WINDHOEK (Reuters) – Namibians voted on Wednesday in what was expected to be the toughest contest yet for the party that has ruled for three decades of independence, an election it was still expected to win despite a brutal economic crisis.
President Hage Geingob, Namibia’s third leader since the sparsely populated and mostly arid country freed itself from the shackles of apartheid South Africa in 1990, is seeking a second and final term from 1.3 million registered voters.
He faces nine challengers including Panduleni Itula, a dentist-turned-politician who is a member of the ruling SWAPO party but is running as an independent. Itula is popular with young people, nearly half of whom are unemployed.
Concurrent legislative polls will elect 96 members of parliament, testing SWAPO’s 77-seat majority. Polls opened at 7 a.m. (0500 GMT) and close at 9 p.m. (1900 GMT).
Results are expected within 48 hours.
Namibia’s ruling party has successfully tackled problems left over from decades of neglectful rule by a German colonial and later white minority South African administrations. The proportion of Namibians living below the poverty line fell by three quarters, from nearly 70 percent in 1993 to 17 percent in 2016, according to World Bank figures.
But now SWAPO is contending with an economy that has been in recession for nearly three years, one of Namibia’s worst-ever droughts and the biggest corruption scandal in its history — all of which have conspired to make this election unexpectedly tough for Geingob, who won by 87% last time.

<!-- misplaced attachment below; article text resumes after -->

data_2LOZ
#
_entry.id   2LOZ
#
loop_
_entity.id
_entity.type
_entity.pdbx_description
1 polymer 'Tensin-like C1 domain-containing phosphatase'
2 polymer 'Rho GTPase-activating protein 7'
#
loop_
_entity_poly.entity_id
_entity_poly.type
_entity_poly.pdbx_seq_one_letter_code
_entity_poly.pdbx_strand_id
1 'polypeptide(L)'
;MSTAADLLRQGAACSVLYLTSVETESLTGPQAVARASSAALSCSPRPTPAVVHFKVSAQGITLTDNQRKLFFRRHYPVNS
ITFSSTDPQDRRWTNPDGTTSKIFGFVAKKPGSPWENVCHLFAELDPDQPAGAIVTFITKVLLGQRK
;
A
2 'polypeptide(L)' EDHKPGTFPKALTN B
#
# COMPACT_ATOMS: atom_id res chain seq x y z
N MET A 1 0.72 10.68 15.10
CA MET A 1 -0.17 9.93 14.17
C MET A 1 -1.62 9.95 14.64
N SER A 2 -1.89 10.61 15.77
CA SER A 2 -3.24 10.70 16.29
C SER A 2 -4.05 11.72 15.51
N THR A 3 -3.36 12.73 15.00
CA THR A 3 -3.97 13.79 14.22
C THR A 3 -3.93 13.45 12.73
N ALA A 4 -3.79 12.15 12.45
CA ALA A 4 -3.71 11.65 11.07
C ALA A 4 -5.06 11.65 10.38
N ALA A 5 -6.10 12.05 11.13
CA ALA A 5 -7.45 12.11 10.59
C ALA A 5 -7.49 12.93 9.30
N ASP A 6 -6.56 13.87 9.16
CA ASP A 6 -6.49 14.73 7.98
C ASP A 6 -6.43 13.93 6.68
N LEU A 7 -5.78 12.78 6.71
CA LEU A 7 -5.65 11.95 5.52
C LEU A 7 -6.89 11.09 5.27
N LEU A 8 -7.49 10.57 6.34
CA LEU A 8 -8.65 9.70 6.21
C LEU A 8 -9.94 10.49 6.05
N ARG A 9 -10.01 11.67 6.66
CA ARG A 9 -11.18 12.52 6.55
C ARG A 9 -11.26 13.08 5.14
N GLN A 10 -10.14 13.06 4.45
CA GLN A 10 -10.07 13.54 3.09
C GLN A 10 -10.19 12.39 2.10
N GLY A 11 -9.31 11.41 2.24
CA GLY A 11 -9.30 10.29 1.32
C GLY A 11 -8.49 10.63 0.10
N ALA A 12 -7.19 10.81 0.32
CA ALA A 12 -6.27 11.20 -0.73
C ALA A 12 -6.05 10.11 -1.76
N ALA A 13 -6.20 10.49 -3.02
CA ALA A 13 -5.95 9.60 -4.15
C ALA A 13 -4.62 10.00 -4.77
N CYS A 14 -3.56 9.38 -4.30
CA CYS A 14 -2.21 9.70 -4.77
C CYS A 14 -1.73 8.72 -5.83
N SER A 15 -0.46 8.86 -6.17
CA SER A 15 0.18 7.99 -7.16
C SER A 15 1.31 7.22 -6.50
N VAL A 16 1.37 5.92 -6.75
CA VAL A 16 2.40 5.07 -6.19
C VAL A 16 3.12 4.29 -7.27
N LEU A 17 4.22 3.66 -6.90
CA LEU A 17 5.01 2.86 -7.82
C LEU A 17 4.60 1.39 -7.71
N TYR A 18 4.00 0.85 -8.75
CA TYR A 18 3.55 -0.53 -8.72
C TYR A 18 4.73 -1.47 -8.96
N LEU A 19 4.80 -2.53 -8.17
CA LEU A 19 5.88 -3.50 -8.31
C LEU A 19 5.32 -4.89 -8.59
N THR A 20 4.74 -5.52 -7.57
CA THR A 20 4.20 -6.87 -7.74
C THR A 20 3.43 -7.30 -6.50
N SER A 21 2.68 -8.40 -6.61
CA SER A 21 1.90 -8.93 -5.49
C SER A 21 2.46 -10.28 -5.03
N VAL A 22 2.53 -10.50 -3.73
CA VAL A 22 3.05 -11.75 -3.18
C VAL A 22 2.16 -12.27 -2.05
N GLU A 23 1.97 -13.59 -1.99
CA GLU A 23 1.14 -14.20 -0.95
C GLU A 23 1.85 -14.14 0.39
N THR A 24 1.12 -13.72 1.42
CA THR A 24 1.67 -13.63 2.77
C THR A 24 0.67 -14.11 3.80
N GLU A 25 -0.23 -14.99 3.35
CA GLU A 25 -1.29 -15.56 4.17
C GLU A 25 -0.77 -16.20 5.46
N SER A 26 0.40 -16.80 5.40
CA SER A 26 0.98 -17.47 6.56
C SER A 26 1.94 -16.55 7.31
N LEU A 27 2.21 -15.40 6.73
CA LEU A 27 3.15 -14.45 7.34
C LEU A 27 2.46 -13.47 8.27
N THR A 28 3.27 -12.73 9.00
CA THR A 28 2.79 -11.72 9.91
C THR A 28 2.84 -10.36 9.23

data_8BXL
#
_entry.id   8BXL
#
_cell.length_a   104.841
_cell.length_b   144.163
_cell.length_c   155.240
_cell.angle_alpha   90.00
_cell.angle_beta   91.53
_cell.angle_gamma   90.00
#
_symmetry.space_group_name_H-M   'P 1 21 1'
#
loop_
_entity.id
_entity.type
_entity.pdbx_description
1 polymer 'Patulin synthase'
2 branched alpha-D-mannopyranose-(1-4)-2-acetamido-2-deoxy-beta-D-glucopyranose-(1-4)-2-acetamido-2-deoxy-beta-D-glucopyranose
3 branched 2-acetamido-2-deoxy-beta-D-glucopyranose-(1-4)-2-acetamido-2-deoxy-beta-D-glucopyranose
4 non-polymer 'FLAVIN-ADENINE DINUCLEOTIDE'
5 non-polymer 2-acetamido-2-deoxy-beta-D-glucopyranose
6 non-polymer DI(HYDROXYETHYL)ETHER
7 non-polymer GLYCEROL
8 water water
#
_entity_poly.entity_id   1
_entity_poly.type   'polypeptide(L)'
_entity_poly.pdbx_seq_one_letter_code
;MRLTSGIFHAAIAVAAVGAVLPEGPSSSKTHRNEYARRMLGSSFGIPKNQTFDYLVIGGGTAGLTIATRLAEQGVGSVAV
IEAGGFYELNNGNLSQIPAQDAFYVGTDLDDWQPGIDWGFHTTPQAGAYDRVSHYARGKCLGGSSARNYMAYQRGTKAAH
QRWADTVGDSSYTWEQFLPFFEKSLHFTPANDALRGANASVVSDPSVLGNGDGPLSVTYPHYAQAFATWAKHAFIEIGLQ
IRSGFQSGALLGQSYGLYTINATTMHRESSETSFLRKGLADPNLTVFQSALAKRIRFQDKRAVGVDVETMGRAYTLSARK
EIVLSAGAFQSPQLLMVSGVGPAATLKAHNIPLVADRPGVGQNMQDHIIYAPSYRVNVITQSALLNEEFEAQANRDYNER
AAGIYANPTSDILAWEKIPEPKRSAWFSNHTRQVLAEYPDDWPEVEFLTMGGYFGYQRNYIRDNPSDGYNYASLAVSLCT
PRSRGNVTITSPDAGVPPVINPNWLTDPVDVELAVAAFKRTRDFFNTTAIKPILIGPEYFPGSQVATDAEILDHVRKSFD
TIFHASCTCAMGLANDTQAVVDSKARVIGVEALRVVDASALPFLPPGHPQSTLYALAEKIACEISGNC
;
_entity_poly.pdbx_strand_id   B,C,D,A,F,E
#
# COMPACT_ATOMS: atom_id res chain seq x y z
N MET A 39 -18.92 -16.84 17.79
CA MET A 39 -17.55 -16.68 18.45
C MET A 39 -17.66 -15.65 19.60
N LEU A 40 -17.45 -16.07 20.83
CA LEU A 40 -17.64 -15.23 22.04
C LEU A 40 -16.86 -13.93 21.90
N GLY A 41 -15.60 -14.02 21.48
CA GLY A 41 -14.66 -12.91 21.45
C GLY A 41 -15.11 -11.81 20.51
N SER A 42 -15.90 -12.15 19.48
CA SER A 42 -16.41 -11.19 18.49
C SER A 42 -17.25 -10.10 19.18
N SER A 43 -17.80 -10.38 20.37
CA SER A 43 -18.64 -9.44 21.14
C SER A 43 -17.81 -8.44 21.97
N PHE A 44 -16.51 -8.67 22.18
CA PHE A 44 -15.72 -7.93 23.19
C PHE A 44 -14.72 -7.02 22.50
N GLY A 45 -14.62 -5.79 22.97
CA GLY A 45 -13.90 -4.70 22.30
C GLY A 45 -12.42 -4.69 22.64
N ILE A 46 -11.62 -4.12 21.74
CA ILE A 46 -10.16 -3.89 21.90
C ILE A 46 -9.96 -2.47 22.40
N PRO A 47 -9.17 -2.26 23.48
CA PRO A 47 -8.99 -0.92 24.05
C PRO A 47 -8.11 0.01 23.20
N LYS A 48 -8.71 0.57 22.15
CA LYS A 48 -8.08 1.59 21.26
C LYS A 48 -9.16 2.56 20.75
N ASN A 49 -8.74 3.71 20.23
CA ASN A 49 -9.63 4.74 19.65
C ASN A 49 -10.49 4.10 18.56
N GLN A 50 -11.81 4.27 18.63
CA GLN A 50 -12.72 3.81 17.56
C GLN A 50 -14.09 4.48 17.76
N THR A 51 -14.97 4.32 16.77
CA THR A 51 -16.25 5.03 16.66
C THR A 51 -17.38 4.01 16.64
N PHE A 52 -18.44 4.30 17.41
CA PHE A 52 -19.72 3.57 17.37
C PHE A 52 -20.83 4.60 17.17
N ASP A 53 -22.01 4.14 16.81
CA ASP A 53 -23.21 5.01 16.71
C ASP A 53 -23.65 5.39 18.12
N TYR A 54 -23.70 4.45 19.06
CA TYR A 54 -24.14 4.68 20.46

“I campaigned like hell but if I lose I will accept that. I am a democrat,” Geingob told reporters shortly after voting.
The economy has been marred by a drought that ravaged agricultural export crops, as well as by unprofitably low prices for Namibia’s main hard commodities, uranium and diamonds.
The Bank of Namibia expects the domestic economy to contract for a third year in 2019, by 1.7%.
A scandal in which two ministers were alleged to have conspired to dole out fishing licences to Iceland’s biggest fishing firm, Samherji, in return for kickbacks has also taken the shine off the ruling party.
Yet loyalty to the former guerrilla movement remains high.
“Namibia has gone through a very terrible time,” Leevylee Abrahams said, after casting his vote. “But I’m voting for continuity because I believe that this government can really improve the lives of people, given a chance again.”
Whether the result is close or not, a SWAPO win is likely to be controversial, especially since the court threw out a case mounted by the opposition against the use of electronic voting machines it fears will be used to cheat.
The military said in a statement it was on high alert for violence, which Namibia has avoided in previous polls.
Writing by Tim Cocks; Editing by Paul Tait